For the third year running, Dubai Watch Week brings a welcome ray of sunshine to the watch industry in this month of November. The Seddiqi group’s vision remains unchanged: to make this non-commercial event a knowledge-sharing platform for the watch community.
The event has grown considerably in just two years, and this autumn sees it take things up a level, with a specially built facility on the attractive terraces of the DIFC (and nothing is done by halves in Dubai…). Some new brands are joining the party, bringing an additional layer of gravitas: A. Lange & Sohne, Dior, Jaeger-LeCoultre, Richard Mille, Vacheron Constantin and Voutilainen, to mention just a few. And, as for every year since 2015, there’s also a well-thought out and comprehensive programme of forums, workshops and events.
For 2017, the theme of the 16-20 November forum will be “Classic and Contemporary”. We’re looking forward to hearing more about what millennials are doing for the industry, in a panel discussion featuring Alexis Georgacopoulos, Director of Art & Design at ECAL and Kurt Klaus of IWC, and listening to Fabrizio Buonamassa, director of Bulgari’s watch design centre, talk about discoveries and inventions: Paul O’Neil (WorldTempus) will also be debating counterfeit culture with Mohammed Seddiqi.
The revival of classical craftsmanship and contemporary techniques will be the focus of the main DWW 2017 exhibition. © Dubai Watch Week
Based on the angle of view, I move from finding the palms ideal to wishing they had 15-20 percent more surface area. The palms are thick, three-dimensional objects and although they are on the smaller side, I am sure they are fairly heavy — and micro-rotor moves are rarely large on torque and therefore rarely fitted with massive hands.The counter-argument is that this is just as much a showpiece as it’s a watch and because it is still quite legible, they chose to leave a bit more space for the eyes to find the intricate movement, not pay more of it up with much bigger hands.Over the past couple of weeks that I spent wearing the Richard Mille RM033 a lot, I recall two occasions when I was perplexed and had to look twice to inform the hands apart; the way they stood on the dial and the way the lights played, I was not quite sure which one was that. Apart from these two exceptionally memorable moments of my entire life, I found legibility to be fantastic.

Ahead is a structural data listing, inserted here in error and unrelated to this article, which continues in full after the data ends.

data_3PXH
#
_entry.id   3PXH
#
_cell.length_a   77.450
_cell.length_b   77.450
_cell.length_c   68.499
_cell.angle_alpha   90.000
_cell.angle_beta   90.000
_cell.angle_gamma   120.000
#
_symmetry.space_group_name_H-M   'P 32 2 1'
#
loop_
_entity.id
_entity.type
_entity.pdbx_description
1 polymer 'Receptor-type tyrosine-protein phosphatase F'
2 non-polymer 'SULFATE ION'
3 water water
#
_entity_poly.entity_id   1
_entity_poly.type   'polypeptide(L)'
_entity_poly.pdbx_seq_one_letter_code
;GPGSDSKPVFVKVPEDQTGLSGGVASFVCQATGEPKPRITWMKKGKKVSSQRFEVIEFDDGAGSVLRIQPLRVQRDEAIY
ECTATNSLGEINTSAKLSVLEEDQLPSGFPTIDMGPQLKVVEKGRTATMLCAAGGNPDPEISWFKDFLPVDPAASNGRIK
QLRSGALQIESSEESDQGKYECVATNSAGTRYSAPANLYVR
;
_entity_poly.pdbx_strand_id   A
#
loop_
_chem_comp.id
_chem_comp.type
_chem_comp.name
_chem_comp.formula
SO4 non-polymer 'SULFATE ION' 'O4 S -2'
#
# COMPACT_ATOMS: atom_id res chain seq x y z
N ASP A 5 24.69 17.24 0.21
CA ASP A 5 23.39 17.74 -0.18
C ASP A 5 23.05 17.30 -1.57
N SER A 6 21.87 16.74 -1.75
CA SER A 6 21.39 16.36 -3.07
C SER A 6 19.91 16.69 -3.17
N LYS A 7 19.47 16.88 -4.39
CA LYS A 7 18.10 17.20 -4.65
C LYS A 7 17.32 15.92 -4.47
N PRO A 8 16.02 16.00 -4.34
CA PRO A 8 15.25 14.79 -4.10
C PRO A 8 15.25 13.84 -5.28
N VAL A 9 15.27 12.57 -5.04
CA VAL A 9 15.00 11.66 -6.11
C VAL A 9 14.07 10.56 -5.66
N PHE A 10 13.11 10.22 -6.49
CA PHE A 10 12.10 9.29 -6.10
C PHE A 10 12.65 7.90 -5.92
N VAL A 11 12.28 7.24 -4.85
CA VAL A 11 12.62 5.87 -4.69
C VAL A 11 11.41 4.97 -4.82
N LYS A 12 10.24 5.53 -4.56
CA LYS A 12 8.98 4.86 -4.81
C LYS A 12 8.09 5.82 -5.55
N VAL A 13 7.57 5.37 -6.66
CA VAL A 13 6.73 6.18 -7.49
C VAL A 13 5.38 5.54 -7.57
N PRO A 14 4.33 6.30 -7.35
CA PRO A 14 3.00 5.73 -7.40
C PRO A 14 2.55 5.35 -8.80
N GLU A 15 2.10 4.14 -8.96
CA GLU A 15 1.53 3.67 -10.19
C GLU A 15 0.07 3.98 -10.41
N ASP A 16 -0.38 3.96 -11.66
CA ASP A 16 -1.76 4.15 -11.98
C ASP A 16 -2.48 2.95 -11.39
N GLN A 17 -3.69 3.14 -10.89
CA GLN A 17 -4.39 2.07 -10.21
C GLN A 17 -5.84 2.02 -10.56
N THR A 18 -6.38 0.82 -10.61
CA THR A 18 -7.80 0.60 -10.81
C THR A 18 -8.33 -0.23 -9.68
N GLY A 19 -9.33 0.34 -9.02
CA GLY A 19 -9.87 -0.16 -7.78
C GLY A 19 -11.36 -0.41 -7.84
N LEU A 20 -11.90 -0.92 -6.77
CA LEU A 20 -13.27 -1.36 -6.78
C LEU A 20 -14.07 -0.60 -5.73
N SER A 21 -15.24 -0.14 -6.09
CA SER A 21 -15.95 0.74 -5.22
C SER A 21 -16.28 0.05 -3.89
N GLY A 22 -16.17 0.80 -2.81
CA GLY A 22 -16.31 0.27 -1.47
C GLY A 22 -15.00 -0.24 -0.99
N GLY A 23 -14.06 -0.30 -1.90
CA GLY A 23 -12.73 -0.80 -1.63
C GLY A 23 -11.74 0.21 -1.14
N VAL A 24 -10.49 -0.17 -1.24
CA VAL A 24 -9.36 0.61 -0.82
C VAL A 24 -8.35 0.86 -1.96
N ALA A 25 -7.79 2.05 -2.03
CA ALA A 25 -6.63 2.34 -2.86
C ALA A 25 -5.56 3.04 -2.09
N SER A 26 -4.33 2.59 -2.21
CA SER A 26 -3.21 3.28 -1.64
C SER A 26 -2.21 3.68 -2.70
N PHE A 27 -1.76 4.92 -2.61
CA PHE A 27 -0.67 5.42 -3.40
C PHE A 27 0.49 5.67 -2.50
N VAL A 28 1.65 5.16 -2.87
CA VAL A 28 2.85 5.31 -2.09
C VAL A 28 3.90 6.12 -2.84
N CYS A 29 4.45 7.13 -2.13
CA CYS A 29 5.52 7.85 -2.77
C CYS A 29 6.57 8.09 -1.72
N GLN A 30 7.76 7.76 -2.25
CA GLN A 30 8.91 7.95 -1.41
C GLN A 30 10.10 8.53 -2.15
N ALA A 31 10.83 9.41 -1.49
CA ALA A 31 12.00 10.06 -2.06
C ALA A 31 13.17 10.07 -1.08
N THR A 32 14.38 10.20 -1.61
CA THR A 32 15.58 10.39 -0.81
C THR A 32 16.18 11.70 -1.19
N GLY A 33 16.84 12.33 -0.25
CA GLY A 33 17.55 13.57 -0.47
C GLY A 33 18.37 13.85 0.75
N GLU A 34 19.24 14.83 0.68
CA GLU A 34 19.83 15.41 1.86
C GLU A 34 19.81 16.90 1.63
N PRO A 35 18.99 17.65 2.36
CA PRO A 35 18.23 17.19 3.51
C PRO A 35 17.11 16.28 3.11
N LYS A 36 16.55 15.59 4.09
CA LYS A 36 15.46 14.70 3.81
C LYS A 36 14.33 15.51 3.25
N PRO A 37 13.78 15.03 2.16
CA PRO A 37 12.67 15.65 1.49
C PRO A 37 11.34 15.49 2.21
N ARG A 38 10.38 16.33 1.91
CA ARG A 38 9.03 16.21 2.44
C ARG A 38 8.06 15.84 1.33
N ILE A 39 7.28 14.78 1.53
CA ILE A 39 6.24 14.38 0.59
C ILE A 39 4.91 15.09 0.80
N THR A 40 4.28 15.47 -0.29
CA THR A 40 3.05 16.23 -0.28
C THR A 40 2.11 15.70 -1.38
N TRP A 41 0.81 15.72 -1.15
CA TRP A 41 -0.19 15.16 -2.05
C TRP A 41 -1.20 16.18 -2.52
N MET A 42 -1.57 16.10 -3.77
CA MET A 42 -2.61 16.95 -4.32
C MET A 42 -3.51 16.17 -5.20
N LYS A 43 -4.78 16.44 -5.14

There will be open and wide-ranging discussions on the evergreen themes of customisation, technology, e-commerce and counterfeiting by brand leaders, collectors and media. Laurence Nicolas, who chairs Dior’s watch department (and who rarely speaks in public) will tackle the issue of design, while Julien Tornare, Zenith CEO, will explain the importance of marketing in plotting a brand’s rebirth. The outspoken journalist Suzanne Wong and Audemars Piguet CEO François Henry Bennahmias will debate the question: “Are grand complications a men-only club?”
This year the DWW will also provide an opportunity to extend the annual celebration of the GPHG, with timepieces arriving straight from Geneva after the ceremony. Delegates will also have chance to share the excitement of the sale room in an auction workshop led by Christie’s, dive into a mechanical movement with legendary watchmakers, and to learn the art of engraving, enamelling and miniature painting with master craftsmen. Members of the public will have completely free access to the “Classic & Contemporary”, GPHG and “Telling the Time” exhibitions in the DIFC and Dubai Mall throughout the week.
All you need is your plane ticket, and your local guide is sure to show you where to find the best street food.